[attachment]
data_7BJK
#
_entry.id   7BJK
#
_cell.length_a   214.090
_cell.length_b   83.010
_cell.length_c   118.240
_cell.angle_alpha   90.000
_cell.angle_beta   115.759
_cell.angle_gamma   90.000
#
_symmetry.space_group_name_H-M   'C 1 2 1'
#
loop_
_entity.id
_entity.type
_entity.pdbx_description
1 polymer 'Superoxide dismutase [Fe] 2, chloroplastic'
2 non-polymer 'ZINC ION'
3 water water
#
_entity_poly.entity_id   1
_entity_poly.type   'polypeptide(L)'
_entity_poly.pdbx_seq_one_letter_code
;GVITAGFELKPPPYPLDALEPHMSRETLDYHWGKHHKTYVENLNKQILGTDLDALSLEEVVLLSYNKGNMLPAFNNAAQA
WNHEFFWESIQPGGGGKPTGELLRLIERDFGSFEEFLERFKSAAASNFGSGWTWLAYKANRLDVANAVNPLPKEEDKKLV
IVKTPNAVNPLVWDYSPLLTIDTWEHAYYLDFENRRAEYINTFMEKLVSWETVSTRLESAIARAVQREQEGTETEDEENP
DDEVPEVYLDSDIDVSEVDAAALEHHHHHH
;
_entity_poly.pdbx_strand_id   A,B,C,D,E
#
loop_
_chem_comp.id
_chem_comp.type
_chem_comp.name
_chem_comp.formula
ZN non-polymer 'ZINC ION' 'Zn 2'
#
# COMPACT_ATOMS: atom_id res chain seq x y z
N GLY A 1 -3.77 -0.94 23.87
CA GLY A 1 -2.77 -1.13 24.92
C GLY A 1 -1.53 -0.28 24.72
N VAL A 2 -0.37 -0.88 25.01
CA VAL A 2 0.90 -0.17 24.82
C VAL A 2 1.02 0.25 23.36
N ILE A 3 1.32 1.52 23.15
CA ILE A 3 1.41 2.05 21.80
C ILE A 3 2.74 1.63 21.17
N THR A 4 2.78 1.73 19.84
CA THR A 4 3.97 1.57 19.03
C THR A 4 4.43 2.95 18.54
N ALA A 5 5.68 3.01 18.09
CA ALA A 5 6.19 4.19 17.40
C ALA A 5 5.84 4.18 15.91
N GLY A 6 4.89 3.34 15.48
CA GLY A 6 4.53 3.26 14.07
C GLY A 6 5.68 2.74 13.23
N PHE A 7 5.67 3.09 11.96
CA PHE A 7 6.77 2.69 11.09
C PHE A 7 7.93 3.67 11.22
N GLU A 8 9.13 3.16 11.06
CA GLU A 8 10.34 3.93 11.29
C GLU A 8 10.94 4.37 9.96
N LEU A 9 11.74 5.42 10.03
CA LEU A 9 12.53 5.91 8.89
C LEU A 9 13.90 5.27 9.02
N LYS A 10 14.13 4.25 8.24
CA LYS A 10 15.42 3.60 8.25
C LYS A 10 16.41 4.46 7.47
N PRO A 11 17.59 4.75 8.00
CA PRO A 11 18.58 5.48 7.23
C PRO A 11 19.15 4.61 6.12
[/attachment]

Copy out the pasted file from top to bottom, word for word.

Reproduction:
data_7BJK
#
_entry.id   7BJK
#
_cell.length_a   214.090
_cell.length_b   83.010
_cell.length_c   118.240
_cell.angle_alpha   90.000
_cell.angle_beta   115.759
_cell.angle_gamma   90.000
#
_symmetry.space_group_name_H-M   'C 1 2 1'
#
loop_
_entity.id
_entity.type
_entity.pdbx_description
1 polymer 'Superoxide dismutase [Fe] 2, chloroplastic'
2 non-polymer 'ZINC ION'
3 water water
#
_entity_poly.entity_id   1
_entity_poly.type   'polypeptide(L)'
_entity_poly.pdbx_seq_one_letter_code
;GVITAGFELKPPPYPLDALEPHMSRETLDYHWGKHHKTYVENLNKQILGTDLDALSLEEVVLLSYNKGNMLPAFNNAAQA
WNHEFFWESIQPGGGGKPTGELLRLIERDFGSFEEFLERFKSAAASNFGSGWTWLAYKANRLDVANAVNPLPKEEDKKLV
IVKTPNAVNPLVWDYSPLLTIDTWEHAYYLDFENRRAEYINTFMEKLVSWETVSTRLESAIARAVQREQEGTETEDEENP
DDEVPEVYLDSDIDVSEVDAAALEHHHHHH
;
_entity_poly.pdbx_strand_id   A,B,C,D,E
#
loop_
_chem_comp.id
_chem_comp.type
_chem_comp.name
_chem_comp.formula
ZN non-polymer 'ZINC ION' 'Zn 2'
#
# COMPACT_ATOMS: atom_id res chain seq x y z
N GLY A 1 -3.77 -0.94 23.87
CA GLY A 1 -2.77 -1.13 24.92
C GLY A 1 -1.53 -0.28 24.72
N VAL A 2 -0.37 -0.88 25.01
CA VAL A 2 0.90 -0.17 24.82
C VAL A 2 1.02 0.25 23.36
N ILE A 3 1.32 1.52 23.15
CA ILE A 3 1.41 2.05 21.80
C ILE A 3 2.74 1.63 21.17
N THR A 4 2.78 1.73 19.84
CA THR A 4 3.97 1.57 19.03
C THR A 4 4.43 2.95 18.54
N ALA A 5 5.68 3.01 18.09
CA ALA A 5 6.19 4.19 17.40
C ALA A 5 5.84 4.18 15.91
N GLY A 6 4.89 3.34 15.48
CA GLY A 6 4.53 3.26 14.07
C GLY A 6 5.68 2.74 13.23
N PHE A 7 5.67 3.09 11.96
CA PHE A 7 6.77 2.69 11.09
C PHE A 7 7.93 3.67 11.22
N GLU A 8 9.13 3.16 11.06
CA GLU A 8 10.34 3.93 11.29
C GLU A 8 10.94 4.37 9.96
N LEU A 9 11.74 5.42 10.03
CA LEU A 9 12.53 5.91 8.89
C LEU A 9 13.90 5.27 9.02
N LYS A 10 14.13 4.25 8.24
CA LYS A 10 15.42 3.60 8.25
C LYS A 10 16.41 4.46 7.47
N PRO A 11 17.59 4.75 8.00
CA PRO A 11 18.58 5.48 7.23
C PRO A 11 19.15 4.61 6.12